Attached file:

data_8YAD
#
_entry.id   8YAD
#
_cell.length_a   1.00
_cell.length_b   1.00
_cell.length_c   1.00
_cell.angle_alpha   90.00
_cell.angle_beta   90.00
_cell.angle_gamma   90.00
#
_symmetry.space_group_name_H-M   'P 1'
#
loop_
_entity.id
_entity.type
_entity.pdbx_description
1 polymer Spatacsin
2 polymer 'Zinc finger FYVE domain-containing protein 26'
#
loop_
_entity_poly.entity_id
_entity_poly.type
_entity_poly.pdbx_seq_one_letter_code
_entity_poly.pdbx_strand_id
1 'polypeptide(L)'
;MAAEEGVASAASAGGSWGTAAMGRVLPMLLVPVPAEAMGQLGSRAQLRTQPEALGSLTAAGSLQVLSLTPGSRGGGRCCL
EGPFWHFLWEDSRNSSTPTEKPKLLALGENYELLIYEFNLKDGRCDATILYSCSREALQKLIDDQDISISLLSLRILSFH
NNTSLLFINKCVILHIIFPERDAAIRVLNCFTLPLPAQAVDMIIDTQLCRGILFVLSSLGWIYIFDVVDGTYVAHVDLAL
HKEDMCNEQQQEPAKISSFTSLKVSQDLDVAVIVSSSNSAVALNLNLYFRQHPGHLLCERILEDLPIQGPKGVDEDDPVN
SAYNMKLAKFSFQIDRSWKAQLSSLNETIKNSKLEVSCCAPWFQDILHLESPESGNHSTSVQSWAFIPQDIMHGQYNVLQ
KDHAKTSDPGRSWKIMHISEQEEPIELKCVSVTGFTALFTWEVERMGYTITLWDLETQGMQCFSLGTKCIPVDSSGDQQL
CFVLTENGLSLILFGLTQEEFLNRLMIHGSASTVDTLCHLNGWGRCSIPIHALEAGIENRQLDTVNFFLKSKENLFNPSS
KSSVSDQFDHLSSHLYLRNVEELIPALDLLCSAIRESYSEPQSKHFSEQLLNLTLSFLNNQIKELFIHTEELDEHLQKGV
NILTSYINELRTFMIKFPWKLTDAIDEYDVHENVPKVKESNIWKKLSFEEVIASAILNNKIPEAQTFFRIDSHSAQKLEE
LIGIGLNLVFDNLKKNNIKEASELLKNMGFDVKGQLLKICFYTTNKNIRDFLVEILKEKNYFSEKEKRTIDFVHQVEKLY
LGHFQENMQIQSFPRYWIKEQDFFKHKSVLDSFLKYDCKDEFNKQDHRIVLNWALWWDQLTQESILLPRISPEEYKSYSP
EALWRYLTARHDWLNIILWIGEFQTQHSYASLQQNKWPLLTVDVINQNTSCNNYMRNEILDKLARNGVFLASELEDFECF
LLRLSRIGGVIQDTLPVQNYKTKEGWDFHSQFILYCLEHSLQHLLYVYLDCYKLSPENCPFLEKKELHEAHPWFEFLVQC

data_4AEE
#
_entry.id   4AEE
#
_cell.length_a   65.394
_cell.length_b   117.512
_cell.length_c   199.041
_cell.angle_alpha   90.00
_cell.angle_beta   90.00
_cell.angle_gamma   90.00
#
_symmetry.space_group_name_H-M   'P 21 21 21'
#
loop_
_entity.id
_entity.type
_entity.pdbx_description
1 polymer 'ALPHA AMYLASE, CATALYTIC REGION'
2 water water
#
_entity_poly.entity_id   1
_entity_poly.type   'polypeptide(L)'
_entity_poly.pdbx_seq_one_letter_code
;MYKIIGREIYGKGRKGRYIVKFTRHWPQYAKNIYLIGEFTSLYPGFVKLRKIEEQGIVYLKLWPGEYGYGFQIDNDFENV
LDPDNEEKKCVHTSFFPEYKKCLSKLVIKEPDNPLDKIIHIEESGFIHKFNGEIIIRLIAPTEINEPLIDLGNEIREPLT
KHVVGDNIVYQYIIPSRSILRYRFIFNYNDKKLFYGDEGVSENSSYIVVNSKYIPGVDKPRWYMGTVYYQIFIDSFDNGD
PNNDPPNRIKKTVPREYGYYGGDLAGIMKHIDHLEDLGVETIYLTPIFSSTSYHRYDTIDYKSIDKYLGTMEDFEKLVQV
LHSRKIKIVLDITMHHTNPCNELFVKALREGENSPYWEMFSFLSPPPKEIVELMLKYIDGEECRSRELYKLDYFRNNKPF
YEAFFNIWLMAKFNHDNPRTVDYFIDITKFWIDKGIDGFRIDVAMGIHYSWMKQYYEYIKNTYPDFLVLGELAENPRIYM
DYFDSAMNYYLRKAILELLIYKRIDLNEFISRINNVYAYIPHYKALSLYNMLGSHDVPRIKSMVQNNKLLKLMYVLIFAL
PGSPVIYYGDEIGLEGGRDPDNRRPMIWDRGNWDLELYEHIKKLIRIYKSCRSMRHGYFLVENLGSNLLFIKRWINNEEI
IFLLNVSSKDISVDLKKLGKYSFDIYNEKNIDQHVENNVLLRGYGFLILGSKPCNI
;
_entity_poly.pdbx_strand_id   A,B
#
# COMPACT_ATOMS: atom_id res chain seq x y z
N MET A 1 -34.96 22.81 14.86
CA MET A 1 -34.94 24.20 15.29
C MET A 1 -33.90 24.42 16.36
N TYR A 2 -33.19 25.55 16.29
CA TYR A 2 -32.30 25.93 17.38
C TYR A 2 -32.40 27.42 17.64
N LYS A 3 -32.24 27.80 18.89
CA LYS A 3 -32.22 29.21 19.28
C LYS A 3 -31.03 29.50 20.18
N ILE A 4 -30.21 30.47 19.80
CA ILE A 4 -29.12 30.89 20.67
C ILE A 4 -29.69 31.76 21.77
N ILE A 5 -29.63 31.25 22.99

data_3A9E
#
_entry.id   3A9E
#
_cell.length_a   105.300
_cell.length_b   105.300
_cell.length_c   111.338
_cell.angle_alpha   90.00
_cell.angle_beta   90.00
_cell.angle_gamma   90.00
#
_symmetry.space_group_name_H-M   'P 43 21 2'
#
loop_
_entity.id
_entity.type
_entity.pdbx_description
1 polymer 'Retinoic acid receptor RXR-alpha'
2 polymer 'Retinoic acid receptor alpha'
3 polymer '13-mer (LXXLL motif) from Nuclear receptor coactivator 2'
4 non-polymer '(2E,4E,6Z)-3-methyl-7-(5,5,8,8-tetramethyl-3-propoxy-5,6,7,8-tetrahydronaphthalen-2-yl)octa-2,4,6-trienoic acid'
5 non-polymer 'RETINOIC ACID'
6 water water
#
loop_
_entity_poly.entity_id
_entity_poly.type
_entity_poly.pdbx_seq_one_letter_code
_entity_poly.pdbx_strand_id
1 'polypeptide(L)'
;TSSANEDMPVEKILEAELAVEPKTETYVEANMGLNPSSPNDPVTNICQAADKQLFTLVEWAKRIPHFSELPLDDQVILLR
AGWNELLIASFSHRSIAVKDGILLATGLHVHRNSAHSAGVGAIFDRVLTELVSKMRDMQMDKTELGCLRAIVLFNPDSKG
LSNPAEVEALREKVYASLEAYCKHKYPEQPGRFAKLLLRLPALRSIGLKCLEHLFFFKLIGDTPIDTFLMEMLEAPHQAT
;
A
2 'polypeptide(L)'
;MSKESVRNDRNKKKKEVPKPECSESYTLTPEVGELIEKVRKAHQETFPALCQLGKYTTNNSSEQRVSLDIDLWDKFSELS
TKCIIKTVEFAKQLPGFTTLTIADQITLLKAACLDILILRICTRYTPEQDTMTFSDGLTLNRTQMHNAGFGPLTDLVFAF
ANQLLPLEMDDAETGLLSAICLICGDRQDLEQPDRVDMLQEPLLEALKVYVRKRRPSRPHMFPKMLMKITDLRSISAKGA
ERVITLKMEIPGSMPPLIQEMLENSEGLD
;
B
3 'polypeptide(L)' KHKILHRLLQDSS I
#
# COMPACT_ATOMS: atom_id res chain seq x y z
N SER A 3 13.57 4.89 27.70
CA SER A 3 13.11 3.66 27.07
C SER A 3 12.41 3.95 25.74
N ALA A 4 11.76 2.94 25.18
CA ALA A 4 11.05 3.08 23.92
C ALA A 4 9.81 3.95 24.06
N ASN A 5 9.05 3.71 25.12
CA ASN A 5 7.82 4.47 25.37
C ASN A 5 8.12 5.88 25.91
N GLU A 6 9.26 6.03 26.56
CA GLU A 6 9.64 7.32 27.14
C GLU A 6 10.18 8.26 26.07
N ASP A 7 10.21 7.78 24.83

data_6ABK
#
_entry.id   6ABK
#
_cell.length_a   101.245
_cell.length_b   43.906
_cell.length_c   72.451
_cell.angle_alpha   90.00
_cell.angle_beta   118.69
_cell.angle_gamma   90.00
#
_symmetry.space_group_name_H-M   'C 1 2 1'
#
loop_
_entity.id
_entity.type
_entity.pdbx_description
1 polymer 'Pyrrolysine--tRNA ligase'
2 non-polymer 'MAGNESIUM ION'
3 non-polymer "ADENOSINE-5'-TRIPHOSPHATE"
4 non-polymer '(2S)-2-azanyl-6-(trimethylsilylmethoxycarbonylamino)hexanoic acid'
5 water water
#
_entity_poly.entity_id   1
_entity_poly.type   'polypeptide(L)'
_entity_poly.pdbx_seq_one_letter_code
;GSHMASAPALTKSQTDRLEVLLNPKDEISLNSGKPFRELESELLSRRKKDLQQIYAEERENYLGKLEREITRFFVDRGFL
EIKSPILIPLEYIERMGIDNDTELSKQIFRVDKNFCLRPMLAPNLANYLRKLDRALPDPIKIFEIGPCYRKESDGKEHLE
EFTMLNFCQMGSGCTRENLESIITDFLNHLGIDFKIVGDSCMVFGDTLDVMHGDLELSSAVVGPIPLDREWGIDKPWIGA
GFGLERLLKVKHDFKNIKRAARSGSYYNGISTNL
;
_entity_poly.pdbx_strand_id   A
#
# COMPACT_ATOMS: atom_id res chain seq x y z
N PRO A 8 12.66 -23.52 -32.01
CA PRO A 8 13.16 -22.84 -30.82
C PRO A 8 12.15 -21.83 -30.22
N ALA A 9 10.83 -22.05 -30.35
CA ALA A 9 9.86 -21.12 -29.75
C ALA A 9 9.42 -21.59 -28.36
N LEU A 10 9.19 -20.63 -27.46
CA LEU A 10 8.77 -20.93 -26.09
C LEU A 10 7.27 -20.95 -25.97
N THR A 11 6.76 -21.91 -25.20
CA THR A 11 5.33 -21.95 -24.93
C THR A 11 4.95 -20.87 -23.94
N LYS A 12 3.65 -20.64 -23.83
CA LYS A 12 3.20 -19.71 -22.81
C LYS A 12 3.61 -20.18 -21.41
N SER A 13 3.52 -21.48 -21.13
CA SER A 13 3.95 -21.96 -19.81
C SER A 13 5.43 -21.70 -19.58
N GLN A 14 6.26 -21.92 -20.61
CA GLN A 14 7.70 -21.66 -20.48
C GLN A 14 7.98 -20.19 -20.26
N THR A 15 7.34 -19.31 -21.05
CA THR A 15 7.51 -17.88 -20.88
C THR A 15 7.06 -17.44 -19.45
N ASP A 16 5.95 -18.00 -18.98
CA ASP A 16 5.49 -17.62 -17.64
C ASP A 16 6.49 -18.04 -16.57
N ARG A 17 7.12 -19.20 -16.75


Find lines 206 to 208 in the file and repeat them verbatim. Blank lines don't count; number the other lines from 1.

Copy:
CA ASP A 16 5.49 -17.62 -17.64
C ASP A 16 6.49 -18.04 -16.57
N ARG A 17 7.12 -19.20 -16.75